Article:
- More than 450 farmers killed themselves across nine Midwestern states from 2014 to 2018, according to data collected by the USA TODAY Network and the Midwest Center for Investigative Reporting. The real total is likely to be higher because not every state provided suicide data for every year and some redacted portions of the data.
- The deaths coincide with the near-doubling of calls to a crisis hotline operated by Farm Aid, a nonprofit agency whose mission is to help farmers keep their land. More than a thousand people dialed the number in 2018 alone, said spokeswoman Jennifer Fahy.
At Apportis, we seek to expand rural mental health access for farmers and ranchers in the Midwest region. By surrounding our farmers with a community of care, more people will be able to spot the red flags of mental health issues in our aging farmer population. By getting our farmers the help they need, we can lessen the suicide rate, as well as provide the resources to most effectively manage the stress than comes with the agricultural lifestyle.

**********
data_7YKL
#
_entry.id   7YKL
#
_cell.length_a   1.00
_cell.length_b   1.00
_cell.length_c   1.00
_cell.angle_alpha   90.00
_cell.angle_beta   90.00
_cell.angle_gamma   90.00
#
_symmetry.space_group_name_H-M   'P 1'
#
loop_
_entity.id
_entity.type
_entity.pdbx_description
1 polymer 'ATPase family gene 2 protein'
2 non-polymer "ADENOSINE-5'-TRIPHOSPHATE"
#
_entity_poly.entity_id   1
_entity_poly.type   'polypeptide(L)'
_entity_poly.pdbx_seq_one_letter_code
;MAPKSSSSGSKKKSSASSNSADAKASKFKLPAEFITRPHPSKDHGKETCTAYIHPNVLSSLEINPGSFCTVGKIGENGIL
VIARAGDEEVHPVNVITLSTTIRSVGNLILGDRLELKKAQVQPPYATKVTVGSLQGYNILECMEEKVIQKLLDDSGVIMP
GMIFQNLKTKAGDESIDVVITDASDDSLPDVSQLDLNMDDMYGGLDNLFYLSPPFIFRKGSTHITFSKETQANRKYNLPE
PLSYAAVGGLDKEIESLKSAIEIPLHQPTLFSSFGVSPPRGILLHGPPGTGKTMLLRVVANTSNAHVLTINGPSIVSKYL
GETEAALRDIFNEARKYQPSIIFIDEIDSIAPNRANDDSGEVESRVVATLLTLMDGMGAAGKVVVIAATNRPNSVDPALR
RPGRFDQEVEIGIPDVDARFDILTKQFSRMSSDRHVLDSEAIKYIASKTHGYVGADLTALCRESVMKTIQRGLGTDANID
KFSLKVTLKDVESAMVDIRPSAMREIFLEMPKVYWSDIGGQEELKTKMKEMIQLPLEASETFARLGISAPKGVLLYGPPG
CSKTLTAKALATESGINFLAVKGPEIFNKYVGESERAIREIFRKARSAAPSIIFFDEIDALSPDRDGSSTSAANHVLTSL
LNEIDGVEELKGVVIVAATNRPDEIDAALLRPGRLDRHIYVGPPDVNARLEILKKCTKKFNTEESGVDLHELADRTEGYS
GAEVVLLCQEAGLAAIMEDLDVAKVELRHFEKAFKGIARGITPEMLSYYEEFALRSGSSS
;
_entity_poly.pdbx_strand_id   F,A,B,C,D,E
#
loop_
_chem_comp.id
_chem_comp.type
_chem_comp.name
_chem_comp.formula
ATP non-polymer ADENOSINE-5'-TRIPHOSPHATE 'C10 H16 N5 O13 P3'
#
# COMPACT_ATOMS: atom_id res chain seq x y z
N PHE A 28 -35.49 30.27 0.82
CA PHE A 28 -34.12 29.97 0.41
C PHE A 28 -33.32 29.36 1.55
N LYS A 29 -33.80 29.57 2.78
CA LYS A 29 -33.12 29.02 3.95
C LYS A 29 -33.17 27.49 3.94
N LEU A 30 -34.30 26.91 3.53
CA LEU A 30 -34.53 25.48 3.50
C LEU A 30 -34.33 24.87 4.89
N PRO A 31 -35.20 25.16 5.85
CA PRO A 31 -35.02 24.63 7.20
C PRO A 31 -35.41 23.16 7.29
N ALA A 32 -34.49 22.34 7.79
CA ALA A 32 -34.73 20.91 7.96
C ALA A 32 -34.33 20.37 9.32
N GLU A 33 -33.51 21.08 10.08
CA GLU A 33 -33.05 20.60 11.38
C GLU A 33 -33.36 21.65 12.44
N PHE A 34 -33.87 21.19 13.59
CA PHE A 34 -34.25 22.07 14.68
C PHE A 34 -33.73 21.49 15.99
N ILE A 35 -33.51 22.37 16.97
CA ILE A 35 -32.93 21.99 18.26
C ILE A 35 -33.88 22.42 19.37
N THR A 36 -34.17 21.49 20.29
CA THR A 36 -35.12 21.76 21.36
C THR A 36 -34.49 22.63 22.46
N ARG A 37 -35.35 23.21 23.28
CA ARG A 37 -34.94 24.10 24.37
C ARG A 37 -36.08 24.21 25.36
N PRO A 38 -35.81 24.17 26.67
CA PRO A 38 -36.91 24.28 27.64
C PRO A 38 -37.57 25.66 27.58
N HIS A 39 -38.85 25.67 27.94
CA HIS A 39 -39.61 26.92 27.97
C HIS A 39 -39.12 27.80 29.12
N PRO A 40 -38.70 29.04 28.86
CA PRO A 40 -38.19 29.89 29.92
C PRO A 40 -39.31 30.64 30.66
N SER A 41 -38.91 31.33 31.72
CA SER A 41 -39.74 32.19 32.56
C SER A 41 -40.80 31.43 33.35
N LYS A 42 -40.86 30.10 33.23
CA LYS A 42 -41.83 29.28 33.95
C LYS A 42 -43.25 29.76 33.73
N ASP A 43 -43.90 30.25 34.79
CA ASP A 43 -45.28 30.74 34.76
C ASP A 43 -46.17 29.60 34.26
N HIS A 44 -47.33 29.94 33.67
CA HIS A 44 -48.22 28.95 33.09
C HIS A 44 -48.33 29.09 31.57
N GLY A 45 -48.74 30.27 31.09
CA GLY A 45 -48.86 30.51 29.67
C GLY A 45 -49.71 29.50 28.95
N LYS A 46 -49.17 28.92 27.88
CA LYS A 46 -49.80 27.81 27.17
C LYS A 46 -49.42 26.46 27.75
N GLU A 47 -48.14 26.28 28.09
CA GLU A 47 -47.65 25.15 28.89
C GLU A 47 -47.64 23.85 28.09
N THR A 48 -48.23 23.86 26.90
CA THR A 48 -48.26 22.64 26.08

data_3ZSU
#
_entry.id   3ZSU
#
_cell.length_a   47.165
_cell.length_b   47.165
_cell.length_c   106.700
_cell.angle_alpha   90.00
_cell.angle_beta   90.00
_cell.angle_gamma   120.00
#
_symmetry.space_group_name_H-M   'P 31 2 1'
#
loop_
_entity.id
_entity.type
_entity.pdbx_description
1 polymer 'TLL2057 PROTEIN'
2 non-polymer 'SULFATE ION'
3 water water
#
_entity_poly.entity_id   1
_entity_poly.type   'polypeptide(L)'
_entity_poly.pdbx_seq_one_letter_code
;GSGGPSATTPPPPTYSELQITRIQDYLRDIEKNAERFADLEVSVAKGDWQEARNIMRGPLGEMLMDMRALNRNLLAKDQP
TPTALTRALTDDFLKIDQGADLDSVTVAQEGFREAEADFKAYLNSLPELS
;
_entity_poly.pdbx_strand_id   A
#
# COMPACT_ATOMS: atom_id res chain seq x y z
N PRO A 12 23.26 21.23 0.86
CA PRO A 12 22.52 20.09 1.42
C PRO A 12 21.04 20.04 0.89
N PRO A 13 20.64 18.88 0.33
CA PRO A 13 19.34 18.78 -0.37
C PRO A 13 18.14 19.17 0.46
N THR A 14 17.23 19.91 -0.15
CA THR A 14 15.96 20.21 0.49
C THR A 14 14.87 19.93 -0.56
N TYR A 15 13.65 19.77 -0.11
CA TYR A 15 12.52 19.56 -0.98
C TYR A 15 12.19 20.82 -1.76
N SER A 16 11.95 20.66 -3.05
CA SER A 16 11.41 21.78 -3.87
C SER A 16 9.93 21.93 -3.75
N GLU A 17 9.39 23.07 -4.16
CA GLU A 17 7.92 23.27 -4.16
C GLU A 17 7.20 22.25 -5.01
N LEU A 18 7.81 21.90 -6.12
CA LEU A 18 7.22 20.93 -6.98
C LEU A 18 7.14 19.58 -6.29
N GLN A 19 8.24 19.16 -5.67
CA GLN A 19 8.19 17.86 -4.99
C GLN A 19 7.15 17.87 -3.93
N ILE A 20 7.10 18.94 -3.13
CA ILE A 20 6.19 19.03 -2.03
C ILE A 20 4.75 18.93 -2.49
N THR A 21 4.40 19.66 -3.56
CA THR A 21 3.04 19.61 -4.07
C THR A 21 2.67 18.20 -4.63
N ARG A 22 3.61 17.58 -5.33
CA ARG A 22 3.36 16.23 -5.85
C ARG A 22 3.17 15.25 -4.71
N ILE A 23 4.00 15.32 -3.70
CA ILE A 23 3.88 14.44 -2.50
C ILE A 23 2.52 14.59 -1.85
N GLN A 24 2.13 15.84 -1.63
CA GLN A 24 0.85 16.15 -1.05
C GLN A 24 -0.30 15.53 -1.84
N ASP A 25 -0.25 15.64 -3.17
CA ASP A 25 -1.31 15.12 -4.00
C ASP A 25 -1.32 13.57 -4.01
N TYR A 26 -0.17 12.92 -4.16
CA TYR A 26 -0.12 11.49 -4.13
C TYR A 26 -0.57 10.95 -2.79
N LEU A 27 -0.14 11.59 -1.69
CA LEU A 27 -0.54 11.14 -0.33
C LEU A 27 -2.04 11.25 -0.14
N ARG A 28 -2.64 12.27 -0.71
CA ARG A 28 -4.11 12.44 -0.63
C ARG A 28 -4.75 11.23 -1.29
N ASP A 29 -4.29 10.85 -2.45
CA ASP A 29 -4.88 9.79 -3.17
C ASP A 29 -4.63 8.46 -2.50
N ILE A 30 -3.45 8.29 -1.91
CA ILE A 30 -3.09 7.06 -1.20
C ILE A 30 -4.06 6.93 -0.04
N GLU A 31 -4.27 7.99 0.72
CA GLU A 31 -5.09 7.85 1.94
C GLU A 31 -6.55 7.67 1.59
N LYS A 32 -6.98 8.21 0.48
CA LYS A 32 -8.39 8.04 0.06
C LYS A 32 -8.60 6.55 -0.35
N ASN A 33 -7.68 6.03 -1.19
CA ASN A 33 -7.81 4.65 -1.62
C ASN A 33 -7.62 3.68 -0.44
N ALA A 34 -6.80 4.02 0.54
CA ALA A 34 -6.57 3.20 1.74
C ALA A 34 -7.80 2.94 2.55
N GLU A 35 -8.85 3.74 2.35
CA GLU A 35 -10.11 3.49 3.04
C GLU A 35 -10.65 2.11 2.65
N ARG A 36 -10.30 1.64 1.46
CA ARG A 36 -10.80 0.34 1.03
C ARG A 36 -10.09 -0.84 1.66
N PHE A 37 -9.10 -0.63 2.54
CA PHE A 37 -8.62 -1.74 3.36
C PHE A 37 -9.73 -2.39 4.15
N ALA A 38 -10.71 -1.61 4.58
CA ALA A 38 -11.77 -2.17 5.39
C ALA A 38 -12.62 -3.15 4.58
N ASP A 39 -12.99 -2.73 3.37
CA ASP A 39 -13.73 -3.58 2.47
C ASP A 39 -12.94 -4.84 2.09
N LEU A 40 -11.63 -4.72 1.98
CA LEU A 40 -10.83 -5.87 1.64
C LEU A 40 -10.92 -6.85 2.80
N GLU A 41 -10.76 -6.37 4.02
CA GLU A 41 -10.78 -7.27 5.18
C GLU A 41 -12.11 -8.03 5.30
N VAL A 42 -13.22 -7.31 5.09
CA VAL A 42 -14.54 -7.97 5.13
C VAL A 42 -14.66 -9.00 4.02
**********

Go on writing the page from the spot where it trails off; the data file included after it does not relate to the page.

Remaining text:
If you or someone you know is dealing with mental health issues, please contact:
Farm Aid Hotline, 800-FARM-AID (327-6243) Monday-Friday 9:00 a.m. to 5:00 p.m. ET
National Suicide Prevention Lifeline, 800-273-TALK (8255) 24/7
Well I took this one right out of Joan Callamezzo’s playbook: Gotcha! With my homage to NBC’s sitcom Parks and Recreation, I wanted to take time to highlight tomorrow as ‘Family Health & Fitness Day.’ Celebrated the second Saturday in June each year, this special day promotes the importance of parks and recreation in keeping communities healthy. That is why the National Recreation and Park Association (NRPA) designated this year’s theme “Parks Build Healthy Communities.” So to participate, Apportis team members chose to show off their favorite parks in the Columbus and Cleveland areas. For me this was an easy assignment, as I live across the street from Goodale Park, but it caused me to reflect on this theme and how our parks are really centers of our community.